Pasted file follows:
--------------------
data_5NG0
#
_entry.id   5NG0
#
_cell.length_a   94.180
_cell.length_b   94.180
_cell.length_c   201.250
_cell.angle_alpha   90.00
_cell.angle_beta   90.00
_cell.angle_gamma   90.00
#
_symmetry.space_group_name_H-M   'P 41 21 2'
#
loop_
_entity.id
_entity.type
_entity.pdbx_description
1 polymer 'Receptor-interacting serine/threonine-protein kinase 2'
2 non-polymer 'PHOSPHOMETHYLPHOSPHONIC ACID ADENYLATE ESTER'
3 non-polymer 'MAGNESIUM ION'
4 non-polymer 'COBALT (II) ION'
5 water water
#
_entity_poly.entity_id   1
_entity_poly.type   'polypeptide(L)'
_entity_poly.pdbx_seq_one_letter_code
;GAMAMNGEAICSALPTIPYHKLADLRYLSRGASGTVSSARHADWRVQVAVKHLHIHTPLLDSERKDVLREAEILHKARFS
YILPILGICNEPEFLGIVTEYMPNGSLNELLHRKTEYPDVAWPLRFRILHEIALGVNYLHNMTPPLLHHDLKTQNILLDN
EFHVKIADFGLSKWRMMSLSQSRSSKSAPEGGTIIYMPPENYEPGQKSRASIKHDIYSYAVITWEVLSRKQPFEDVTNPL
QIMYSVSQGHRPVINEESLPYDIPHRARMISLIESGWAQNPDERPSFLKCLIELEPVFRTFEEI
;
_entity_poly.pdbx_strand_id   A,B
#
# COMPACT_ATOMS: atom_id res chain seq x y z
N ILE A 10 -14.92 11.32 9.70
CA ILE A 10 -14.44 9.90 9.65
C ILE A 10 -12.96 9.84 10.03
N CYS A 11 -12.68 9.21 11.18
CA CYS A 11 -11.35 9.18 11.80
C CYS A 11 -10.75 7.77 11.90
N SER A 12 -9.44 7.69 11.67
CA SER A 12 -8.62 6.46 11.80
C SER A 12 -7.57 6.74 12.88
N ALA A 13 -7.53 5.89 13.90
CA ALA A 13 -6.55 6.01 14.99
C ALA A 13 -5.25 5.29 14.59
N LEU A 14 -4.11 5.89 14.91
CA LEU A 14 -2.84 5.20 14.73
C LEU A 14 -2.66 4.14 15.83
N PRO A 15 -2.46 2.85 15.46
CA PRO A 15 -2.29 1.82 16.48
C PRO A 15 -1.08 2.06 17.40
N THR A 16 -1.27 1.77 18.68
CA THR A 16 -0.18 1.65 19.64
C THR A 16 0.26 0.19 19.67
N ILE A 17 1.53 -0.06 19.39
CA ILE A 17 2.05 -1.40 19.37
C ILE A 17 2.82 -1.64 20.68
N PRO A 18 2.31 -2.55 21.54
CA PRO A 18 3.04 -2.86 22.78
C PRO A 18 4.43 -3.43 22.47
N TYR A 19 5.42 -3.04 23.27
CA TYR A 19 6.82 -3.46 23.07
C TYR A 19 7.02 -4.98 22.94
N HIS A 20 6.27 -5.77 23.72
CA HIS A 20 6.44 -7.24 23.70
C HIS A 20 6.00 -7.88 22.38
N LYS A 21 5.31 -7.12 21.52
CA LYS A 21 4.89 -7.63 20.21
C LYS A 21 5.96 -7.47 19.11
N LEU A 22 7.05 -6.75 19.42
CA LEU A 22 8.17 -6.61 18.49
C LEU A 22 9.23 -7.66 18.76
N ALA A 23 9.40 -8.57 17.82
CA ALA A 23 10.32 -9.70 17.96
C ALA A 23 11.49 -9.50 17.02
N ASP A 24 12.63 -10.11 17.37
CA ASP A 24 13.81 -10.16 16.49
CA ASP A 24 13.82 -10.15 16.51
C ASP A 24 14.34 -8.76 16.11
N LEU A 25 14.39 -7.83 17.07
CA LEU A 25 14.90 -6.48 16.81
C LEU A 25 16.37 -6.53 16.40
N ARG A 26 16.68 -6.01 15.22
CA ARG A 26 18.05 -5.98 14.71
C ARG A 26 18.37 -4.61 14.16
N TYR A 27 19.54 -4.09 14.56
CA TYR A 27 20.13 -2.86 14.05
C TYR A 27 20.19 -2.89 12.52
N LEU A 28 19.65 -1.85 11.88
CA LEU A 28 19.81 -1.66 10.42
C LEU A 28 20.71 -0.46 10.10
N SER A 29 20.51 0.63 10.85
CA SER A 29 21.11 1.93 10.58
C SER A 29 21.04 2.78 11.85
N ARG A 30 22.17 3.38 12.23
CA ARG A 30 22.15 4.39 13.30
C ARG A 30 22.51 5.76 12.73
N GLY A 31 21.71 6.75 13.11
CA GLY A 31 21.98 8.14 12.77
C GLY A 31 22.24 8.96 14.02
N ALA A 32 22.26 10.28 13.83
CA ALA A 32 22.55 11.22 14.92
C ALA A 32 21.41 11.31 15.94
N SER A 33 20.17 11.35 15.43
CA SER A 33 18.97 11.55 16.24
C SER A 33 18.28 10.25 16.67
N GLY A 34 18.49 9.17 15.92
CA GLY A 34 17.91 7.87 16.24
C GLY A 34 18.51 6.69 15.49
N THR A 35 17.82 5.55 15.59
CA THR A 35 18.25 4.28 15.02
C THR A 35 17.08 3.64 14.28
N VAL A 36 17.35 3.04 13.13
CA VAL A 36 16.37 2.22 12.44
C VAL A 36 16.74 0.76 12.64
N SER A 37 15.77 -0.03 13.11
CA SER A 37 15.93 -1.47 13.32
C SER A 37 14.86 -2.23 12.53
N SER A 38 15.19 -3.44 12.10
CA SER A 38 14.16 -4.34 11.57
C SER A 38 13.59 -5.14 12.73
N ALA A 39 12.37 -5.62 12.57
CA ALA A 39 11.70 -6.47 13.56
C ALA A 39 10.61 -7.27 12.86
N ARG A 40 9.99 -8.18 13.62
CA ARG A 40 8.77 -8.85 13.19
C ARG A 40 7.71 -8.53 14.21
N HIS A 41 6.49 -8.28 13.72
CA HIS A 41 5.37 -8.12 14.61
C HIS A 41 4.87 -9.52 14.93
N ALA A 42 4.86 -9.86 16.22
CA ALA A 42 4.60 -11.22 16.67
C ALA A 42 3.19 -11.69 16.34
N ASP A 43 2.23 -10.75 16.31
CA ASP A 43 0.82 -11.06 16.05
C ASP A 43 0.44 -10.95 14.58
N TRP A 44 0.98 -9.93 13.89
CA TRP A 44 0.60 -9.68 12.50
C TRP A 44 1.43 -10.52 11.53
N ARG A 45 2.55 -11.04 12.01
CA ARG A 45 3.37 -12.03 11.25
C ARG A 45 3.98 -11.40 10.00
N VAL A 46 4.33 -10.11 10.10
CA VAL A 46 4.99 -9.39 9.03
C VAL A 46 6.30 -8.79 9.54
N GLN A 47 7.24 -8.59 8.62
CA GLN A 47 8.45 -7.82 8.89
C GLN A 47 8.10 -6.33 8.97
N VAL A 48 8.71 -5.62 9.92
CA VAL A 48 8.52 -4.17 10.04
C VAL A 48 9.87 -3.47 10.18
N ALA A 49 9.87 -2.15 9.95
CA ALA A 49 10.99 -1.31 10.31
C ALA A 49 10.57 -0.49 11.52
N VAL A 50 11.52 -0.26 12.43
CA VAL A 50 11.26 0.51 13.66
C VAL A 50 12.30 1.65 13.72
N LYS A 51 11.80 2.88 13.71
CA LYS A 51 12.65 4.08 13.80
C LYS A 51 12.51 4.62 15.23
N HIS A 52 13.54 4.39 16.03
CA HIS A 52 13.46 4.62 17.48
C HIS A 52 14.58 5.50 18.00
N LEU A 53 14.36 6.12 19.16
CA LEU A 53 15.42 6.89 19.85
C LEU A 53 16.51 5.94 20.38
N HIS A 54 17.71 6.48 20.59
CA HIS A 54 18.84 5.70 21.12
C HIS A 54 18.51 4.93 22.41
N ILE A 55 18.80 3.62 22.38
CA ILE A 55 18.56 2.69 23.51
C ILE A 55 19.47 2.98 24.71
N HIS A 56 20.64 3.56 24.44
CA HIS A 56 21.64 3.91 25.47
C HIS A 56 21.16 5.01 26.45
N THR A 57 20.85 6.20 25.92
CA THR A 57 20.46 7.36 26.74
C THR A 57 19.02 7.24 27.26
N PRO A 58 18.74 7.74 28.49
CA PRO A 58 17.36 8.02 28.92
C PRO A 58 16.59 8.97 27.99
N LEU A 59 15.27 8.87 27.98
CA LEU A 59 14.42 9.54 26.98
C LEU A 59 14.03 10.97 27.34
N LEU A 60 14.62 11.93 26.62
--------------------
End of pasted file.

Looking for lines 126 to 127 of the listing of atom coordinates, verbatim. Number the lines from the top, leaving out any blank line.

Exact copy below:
N ARG A 40 9.99 -8.18 13.62
CA ARG A 40 8.77 -8.85 13.19